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Using googledocs

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Started by Juliet Fry 14 Aug 2012 4:51pm () Replies (5)

Hi there


I want to support a couple of teachers using googledocs in the following ways:

1. for the teacher to help a student edit his writing by inserting sggestions

2. for a group of students to jointly construct a text with the aim to increase use of academic vocab

Do any of you have experience of such uses of google doc - and any suggestions?



  • Allanah King (View all users posts) 14 Aug 2012 4:55pm ()

    Yes- I use Google Docs all the time.

    Do you have a specific question I can help with???

    WE just did this last week


    which works equally well with adults and children alike.




  • Suzie Vesper (View all users posts) 14 Aug 2012 5:33pm ()

    Hi Juliet,

    We do exactly this in our online ELL programme.  The students type into the Google Doc and then we highlight sections of the text and insert a comment. The students then can read the comment, make the adjustments, and then click 'Resolve' if they think they have done it.  If I need to reopen the comment again because they haven't done as great a job as they thought, then I can go to 'Comments' at the top right of the document, and find the comment to reopen. We have also had the students peer editing each other's work this way and found this was really motivating for the students with many going back to rewrite sections of their work after seeing how others had approached the topic.

    As for joint construction, you can have many people editing a Google doc simultaneously but this can get a little messy if you don't have some systems in place first such as when each person should be typing and where on the page they should type.   You can also have the doc available for different students to come in to at different times to continue working on the text after setting up the activity as a group. We use interactive clozes and have a class discussion around the target language before assigning students paragraphs to work on each within the doc. This could be one way of approaching it.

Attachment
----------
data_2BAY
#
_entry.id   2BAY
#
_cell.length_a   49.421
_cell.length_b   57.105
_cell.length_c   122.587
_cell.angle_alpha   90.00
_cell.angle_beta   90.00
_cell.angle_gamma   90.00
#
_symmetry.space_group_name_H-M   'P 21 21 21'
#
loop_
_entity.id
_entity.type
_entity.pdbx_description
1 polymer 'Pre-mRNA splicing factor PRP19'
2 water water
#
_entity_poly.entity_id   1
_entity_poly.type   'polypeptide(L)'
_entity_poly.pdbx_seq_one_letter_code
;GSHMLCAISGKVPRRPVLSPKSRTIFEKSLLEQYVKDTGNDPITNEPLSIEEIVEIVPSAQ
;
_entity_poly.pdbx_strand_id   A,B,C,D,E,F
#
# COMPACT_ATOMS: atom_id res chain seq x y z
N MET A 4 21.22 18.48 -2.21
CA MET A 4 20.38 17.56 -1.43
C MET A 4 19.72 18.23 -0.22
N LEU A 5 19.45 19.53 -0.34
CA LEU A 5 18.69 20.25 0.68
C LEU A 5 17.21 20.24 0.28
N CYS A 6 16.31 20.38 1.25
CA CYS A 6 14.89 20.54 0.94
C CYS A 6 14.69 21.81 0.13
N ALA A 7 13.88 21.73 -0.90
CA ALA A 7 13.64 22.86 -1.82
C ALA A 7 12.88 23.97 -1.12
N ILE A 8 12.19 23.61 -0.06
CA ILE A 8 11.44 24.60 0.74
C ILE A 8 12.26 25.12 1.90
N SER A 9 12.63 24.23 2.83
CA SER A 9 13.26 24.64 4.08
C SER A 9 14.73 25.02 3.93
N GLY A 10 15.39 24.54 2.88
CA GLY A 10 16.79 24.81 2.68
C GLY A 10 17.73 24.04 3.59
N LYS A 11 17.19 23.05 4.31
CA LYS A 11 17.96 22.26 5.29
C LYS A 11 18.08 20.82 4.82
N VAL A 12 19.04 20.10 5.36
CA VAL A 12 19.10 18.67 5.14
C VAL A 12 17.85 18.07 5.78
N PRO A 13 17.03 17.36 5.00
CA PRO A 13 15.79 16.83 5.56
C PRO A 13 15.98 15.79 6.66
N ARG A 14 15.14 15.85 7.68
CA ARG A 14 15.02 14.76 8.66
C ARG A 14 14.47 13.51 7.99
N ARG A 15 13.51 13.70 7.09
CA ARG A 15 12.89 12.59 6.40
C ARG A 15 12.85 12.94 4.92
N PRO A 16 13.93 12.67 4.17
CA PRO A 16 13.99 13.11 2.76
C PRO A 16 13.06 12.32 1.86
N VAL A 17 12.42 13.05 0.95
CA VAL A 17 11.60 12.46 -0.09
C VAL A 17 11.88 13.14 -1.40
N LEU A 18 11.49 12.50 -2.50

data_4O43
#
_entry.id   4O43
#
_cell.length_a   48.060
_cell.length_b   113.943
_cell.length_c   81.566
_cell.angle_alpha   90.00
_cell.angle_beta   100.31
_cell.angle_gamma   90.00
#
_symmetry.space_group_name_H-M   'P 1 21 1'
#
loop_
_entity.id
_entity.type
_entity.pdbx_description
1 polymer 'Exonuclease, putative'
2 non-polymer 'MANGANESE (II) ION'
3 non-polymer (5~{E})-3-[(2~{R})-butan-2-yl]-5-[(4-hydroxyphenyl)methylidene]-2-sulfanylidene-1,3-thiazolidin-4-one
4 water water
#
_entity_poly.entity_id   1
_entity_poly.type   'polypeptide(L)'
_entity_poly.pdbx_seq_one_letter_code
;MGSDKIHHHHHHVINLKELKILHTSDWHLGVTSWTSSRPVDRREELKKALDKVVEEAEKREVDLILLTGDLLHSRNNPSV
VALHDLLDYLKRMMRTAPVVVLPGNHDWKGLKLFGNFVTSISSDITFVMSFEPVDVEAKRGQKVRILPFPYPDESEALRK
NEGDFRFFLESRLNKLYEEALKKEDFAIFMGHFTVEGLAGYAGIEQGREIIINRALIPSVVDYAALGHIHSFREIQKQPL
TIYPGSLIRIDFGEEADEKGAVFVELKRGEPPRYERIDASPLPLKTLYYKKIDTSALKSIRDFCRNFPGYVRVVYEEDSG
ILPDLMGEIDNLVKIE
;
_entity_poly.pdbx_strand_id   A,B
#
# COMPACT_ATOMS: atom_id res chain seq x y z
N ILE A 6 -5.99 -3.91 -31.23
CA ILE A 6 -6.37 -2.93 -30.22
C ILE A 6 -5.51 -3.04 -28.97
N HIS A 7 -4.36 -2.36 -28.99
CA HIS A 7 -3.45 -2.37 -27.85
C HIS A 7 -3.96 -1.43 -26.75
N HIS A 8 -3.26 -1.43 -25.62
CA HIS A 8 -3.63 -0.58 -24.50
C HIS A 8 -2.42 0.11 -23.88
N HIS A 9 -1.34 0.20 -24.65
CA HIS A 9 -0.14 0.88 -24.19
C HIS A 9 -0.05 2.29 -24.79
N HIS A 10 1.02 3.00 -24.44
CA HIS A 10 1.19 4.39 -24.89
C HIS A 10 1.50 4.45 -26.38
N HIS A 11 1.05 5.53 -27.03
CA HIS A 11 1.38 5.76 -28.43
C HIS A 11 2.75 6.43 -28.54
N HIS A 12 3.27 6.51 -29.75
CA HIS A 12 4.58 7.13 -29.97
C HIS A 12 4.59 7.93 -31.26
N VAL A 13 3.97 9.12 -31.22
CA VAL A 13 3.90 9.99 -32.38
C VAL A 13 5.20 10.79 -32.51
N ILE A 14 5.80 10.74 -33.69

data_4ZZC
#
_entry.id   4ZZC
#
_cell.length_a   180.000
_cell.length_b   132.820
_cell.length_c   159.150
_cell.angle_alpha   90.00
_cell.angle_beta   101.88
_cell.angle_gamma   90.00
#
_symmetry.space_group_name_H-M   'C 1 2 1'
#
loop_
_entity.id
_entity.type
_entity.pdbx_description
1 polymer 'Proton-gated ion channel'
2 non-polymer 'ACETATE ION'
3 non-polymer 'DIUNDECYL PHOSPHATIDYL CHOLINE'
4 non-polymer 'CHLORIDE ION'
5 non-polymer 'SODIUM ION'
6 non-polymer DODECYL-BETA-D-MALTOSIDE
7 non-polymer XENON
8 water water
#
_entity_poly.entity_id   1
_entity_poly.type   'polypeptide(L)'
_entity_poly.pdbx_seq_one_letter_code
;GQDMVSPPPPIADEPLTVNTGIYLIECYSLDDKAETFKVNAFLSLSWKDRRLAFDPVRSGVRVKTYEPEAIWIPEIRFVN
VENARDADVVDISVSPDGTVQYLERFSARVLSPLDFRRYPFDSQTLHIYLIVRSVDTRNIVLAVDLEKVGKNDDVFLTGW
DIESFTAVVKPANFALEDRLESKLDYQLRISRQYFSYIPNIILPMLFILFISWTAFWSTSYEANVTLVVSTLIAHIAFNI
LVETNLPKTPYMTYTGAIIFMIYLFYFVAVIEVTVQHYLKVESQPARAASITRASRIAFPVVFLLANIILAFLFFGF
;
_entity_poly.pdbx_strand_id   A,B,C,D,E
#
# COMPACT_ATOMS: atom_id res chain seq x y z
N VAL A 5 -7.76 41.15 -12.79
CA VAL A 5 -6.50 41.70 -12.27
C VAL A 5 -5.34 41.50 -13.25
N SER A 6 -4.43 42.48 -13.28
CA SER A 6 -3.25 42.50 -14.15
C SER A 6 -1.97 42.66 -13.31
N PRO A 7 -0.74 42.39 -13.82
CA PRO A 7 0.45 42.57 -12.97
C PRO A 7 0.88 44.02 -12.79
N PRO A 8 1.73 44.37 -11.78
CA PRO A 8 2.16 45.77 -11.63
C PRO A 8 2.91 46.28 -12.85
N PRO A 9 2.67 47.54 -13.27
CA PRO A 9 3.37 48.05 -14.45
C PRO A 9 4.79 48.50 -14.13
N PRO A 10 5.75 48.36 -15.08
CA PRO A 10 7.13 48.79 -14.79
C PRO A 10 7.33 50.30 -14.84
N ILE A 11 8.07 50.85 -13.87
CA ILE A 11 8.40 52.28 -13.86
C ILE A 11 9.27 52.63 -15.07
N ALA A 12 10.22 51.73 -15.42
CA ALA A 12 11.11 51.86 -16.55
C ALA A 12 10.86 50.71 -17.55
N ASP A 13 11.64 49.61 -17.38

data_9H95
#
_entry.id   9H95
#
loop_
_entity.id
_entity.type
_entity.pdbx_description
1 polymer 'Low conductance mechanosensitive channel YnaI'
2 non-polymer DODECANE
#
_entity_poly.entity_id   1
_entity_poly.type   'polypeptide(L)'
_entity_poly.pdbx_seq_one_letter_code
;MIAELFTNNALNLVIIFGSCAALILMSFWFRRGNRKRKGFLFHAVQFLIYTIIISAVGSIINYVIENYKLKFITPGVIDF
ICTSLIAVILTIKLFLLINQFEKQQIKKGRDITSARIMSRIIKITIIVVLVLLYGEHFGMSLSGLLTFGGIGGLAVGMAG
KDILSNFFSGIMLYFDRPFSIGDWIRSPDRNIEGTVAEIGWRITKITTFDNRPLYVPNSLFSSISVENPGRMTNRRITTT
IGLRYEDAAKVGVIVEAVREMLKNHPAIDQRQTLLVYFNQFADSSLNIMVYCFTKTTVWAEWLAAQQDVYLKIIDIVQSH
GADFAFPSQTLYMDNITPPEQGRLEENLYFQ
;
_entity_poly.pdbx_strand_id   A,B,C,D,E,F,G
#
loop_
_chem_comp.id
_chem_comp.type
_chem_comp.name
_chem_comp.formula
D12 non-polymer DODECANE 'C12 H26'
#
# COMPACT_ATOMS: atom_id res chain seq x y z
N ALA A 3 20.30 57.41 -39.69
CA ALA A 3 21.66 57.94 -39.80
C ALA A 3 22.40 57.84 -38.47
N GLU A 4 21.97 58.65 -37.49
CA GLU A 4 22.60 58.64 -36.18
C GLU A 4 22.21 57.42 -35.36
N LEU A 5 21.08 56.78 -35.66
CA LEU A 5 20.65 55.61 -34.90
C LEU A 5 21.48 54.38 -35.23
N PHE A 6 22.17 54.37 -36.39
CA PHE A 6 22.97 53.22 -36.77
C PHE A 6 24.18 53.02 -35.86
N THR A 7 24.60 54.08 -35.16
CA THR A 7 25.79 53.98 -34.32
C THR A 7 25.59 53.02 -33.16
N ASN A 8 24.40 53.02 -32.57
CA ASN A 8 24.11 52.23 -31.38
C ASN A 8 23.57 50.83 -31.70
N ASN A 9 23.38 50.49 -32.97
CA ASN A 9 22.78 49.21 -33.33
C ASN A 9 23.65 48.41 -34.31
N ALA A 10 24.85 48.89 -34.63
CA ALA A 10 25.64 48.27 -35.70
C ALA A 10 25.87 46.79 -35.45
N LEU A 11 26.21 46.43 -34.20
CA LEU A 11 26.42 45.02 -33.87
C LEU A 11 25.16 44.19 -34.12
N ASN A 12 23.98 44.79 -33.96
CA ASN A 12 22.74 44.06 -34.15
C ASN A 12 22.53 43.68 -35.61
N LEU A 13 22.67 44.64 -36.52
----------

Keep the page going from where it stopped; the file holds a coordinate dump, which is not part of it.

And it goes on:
• Breda Matthews (View all users posts) 19 Dec 2014 10:17pm ()

    Hi Juliet,

         Here is link to a PPT that may help you with this. 

    Joint construction is a little more challenging unless you are doing this live in classroom and using Google docs as the writing space. As you know joint construction usually involves students telling a teacher what to write and the teacher writes, or rephrases, the students' suggestions. There are a number of different techniques that do slightly different things e.g.  a small group of students writing collaboratively, several students writing their own text on the same topic. Get in touch if you want to know more.



  • Annette Vartha (View all users posts) 04 Mar 2015 9:40pm ()

    If you create a google document and insert a table with two columns and a row each for your students - they will all be able to work on the google document at the same time.

      What did you do over the weekend?

    I had a lovely weekend and went to shopping.

    Peer marked by Karen


    As the students have their own cell to work in the document doesn't jump about and get messy!  I ask the students to write - giving them a timeframe.  It is very interesting to see the differences in what they produce.  You can also see the progress of the whole class at the same time!!

    After they have written I ask them to peer check their work by having a discussion about their paragraphs.  The person who marked it writes their name at the end of the paragraph.  I ask them to cross out words rather than delete them so there is a reminder of what not to do.  The peer marker uses green font to do the changes.

    I make comments along the way.

    You can use the first table you create as a template - just copy it (File, Make a copy) and delete the responses of the copied file and keep the names of the students in the left hand column (of course!) .  Then simply change the question or topic you want them to write about - and you have a blank form ready to go - done!


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